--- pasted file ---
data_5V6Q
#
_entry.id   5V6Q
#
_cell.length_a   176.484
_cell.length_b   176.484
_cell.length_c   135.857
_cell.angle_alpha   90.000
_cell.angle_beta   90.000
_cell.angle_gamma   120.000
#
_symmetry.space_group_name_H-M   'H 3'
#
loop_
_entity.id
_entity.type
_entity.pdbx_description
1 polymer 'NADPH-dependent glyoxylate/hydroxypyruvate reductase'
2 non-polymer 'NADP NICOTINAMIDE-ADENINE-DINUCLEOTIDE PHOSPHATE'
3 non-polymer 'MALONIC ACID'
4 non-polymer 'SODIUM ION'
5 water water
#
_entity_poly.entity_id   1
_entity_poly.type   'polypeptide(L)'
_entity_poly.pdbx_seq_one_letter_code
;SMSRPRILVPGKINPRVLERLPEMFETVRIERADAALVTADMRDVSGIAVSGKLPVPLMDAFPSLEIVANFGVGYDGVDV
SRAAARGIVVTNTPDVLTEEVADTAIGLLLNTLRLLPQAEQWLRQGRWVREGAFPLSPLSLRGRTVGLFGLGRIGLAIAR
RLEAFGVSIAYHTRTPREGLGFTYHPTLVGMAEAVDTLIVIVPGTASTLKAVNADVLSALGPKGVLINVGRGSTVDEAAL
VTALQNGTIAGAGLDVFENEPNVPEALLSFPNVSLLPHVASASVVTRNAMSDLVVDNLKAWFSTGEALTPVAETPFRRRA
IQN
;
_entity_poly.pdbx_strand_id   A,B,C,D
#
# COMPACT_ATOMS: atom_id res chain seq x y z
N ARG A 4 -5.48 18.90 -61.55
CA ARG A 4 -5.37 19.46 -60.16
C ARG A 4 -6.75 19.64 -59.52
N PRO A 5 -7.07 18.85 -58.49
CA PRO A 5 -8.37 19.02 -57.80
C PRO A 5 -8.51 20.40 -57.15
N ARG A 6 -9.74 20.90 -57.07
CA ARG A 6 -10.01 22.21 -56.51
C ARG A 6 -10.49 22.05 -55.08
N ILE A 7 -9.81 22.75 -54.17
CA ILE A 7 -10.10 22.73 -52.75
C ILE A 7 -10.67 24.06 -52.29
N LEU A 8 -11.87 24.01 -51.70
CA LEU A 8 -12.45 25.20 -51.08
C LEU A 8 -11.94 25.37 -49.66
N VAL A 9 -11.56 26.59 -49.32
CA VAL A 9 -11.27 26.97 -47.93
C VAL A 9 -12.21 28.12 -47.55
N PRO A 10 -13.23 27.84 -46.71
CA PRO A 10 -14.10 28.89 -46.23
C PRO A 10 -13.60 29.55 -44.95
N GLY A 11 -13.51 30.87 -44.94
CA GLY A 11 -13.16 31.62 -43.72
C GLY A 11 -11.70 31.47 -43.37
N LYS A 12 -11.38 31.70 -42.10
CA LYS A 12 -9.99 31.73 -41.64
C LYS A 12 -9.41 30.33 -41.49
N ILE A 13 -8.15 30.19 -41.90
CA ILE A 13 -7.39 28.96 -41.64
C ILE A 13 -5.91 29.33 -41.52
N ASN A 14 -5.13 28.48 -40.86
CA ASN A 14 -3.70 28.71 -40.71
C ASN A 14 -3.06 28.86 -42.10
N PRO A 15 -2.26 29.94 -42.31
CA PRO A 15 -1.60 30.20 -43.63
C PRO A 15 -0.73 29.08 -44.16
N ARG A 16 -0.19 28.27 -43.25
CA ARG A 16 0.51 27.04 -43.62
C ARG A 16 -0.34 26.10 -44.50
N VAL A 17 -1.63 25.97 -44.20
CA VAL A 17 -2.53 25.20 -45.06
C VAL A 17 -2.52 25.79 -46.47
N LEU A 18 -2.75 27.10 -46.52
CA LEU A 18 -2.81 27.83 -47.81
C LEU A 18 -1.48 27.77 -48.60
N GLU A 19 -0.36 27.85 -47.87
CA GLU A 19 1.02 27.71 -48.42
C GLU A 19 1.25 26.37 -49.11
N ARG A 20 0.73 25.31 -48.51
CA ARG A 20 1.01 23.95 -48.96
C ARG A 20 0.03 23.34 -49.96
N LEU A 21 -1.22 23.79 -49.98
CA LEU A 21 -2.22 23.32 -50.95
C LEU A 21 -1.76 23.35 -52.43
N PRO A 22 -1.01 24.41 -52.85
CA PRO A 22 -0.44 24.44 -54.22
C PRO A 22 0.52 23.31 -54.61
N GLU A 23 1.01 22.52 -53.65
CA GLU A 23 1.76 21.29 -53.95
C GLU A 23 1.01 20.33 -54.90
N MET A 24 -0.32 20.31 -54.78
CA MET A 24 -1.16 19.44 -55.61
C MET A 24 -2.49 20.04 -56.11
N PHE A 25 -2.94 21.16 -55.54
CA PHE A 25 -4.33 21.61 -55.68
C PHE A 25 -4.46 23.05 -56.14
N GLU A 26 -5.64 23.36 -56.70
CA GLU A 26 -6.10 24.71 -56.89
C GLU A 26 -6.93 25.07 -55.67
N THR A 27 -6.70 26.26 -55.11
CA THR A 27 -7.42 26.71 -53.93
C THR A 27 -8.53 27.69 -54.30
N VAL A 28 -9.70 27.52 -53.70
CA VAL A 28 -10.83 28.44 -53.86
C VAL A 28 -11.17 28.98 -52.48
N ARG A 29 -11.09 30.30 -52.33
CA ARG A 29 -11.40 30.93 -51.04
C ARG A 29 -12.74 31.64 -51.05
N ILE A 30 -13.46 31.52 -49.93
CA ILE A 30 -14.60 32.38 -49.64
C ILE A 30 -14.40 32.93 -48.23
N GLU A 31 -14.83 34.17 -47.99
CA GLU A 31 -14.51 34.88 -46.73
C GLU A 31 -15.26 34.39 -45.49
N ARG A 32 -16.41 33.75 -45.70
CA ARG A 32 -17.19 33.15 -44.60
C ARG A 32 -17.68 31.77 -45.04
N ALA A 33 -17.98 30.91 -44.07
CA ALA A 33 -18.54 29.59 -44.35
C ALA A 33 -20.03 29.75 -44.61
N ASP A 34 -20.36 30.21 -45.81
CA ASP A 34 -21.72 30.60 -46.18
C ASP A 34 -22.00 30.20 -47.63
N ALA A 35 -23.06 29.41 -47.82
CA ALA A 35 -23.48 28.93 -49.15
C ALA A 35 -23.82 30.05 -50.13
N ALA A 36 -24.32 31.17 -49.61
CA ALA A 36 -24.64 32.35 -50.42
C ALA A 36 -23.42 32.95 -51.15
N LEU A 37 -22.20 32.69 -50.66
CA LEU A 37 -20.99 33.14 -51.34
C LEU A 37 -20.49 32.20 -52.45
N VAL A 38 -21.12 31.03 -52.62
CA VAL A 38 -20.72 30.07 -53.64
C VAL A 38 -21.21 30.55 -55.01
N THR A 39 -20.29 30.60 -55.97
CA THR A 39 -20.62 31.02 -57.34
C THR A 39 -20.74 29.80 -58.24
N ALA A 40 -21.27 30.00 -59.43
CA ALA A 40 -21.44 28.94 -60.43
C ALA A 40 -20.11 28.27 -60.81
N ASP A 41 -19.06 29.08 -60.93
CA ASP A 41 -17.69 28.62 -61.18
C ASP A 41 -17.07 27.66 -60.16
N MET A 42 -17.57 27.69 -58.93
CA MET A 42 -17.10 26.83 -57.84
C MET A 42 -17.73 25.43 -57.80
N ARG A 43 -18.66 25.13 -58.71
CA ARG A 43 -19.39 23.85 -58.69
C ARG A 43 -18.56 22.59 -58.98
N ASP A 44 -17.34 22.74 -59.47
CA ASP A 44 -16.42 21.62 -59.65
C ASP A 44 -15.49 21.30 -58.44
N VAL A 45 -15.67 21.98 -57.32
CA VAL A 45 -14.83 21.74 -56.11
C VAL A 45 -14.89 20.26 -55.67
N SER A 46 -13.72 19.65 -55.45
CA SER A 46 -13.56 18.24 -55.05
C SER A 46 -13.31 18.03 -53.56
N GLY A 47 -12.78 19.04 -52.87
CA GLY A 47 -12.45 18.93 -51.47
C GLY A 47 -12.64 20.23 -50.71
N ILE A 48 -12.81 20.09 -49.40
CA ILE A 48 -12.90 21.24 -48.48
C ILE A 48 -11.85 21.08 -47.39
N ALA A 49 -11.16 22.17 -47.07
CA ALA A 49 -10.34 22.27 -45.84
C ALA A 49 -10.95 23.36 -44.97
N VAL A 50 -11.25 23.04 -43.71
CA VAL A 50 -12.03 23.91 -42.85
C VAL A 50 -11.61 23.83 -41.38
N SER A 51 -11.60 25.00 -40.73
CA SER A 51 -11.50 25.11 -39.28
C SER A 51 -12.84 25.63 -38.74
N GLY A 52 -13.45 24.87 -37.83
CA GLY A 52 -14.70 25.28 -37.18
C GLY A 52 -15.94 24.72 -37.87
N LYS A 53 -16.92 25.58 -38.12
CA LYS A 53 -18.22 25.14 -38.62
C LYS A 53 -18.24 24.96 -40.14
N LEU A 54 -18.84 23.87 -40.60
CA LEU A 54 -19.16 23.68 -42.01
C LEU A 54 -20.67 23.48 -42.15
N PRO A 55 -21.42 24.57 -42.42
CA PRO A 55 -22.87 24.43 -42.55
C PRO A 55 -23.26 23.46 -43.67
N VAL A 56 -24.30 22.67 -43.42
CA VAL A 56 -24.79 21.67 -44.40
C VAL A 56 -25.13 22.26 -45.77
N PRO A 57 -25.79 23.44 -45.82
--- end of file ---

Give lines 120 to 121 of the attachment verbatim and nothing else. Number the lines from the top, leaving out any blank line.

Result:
N ARG A 32 -16.41 33.75 -45.70
CA ARG A 32 -17.19 33.15 -44.60